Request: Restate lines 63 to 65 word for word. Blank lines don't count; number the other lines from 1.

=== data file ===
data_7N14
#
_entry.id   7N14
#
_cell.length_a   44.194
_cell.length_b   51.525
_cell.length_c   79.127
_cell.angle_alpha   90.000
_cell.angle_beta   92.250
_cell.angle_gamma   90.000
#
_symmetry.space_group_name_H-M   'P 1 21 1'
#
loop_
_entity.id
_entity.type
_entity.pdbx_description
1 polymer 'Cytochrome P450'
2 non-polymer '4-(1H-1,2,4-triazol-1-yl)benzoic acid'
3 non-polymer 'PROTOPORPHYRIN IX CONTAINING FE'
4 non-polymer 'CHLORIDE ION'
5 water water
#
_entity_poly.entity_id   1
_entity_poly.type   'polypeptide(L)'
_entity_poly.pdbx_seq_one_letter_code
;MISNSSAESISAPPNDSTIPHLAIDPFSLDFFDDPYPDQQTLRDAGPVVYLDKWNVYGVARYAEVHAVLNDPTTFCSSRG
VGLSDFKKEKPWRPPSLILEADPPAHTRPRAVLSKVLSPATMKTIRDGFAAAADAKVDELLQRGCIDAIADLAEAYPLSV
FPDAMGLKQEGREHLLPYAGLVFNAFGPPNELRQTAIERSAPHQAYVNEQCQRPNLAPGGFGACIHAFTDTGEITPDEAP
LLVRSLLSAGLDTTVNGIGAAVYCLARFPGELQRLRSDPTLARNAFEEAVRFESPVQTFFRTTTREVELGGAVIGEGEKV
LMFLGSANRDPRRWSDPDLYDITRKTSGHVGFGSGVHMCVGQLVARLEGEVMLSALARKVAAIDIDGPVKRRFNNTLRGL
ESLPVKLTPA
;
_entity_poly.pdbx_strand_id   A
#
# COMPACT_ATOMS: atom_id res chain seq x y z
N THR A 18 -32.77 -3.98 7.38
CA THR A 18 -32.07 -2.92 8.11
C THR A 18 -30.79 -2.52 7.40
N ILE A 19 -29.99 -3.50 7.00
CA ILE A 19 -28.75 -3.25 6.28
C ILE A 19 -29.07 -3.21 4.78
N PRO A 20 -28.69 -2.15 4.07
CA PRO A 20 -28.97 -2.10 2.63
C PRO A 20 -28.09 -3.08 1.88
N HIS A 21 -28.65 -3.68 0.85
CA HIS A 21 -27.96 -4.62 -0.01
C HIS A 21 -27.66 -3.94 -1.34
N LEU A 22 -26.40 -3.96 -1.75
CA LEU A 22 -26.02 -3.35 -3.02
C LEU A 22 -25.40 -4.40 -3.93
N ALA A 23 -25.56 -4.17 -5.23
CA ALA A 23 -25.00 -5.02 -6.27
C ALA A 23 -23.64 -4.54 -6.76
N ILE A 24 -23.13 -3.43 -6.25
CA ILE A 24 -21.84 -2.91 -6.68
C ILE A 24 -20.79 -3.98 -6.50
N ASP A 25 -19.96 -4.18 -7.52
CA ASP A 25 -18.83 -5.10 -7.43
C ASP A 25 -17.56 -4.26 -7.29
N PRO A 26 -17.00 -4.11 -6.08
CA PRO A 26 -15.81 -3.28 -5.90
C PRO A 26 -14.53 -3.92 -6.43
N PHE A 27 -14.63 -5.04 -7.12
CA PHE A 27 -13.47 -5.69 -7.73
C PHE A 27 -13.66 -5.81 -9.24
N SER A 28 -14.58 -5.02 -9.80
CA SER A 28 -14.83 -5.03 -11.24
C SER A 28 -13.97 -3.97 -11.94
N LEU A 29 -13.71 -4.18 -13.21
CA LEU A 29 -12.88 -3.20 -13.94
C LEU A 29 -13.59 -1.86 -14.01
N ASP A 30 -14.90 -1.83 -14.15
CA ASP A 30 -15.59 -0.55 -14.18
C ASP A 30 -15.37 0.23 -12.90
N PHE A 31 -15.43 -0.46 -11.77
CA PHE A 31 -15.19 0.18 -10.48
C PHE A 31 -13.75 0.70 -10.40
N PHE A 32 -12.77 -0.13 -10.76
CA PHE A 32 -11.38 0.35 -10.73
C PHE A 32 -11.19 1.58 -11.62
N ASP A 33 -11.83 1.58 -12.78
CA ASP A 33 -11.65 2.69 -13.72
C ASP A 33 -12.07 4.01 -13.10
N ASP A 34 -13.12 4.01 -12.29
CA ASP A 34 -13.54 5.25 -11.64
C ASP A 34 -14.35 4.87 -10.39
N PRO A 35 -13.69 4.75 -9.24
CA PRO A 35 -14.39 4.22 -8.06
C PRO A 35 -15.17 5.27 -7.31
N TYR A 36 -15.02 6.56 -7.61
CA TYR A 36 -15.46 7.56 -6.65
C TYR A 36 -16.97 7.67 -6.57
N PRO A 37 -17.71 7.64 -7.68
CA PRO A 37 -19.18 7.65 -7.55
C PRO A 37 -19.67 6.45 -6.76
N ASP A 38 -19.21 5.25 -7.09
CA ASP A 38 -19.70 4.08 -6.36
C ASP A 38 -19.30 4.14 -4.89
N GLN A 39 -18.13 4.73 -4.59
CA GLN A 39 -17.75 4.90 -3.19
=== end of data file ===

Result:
C PRO A 26 -14.53 -3.92 -6.43
N PHE A 27 -14.63 -5.04 -7.12
CA PHE A 27 -13.47 -5.69 -7.73